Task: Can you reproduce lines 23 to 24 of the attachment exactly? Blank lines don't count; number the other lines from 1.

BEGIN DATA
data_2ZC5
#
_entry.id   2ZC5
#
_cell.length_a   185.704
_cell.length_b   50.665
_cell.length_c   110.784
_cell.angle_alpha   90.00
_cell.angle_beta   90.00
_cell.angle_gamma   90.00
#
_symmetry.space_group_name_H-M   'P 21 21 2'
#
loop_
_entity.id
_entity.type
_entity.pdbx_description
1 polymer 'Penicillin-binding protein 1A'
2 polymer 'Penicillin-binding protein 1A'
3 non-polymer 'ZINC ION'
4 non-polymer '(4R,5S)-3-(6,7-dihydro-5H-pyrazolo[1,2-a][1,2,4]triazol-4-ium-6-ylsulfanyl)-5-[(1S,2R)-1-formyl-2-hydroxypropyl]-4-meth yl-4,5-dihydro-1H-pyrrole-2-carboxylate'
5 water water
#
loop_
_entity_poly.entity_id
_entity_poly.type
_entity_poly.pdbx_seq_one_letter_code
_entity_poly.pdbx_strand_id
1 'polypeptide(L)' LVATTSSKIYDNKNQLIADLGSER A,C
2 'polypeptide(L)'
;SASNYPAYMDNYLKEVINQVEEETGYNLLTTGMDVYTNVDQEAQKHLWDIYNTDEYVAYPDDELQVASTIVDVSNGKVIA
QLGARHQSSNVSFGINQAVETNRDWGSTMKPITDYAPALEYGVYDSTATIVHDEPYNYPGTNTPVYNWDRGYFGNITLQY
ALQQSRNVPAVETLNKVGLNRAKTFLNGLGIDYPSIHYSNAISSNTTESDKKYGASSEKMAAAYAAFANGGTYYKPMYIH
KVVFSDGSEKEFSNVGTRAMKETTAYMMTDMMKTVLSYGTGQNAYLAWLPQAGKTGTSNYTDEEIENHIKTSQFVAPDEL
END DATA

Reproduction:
#
loop_